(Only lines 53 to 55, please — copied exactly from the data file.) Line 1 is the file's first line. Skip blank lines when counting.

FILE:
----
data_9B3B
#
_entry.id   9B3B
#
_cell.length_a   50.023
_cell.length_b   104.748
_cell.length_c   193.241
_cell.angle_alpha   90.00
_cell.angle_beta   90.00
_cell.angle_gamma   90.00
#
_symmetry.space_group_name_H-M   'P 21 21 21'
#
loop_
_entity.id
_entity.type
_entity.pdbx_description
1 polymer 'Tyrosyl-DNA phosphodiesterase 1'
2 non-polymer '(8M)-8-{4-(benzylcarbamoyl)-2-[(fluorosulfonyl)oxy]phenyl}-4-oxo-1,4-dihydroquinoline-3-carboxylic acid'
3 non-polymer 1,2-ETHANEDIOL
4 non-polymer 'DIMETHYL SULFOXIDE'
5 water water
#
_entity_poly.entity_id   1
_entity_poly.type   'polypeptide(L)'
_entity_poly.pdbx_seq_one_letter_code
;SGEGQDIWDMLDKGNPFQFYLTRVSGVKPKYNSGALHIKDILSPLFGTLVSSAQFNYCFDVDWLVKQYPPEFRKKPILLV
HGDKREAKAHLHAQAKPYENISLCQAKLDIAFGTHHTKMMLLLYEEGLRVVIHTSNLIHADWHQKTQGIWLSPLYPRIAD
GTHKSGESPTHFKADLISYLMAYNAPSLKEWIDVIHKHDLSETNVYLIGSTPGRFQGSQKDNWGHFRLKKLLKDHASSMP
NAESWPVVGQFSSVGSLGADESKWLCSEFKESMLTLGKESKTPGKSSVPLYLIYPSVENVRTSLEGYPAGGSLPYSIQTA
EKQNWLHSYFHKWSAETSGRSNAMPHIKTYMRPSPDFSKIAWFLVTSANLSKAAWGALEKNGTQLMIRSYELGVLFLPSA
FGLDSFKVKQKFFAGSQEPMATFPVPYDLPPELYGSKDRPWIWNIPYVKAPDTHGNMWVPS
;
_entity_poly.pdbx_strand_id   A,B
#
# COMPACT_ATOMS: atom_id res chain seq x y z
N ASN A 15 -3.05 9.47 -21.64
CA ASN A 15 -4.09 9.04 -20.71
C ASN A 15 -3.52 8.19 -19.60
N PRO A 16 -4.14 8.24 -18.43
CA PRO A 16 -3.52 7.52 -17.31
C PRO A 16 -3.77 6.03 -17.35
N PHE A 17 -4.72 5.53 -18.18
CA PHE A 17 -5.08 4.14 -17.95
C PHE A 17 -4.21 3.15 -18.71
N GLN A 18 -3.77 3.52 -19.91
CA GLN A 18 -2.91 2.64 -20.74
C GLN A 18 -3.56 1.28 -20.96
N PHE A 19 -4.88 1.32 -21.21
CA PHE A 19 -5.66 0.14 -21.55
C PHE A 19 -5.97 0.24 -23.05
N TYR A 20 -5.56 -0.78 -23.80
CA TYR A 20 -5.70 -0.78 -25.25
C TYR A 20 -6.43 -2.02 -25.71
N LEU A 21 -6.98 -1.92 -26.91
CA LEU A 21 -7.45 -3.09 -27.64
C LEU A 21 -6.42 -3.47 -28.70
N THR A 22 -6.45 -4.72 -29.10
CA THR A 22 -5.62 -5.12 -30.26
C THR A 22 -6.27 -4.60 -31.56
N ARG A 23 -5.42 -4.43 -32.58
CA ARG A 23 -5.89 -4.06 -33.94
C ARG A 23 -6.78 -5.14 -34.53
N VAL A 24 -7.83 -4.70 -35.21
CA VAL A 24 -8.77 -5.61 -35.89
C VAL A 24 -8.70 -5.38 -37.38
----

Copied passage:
CA TYR A 20 -5.70 -0.78 -25.25
C TYR A 20 -6.43 -2.02 -25.71
N LEU A 21 -6.98 -1.92 -26.91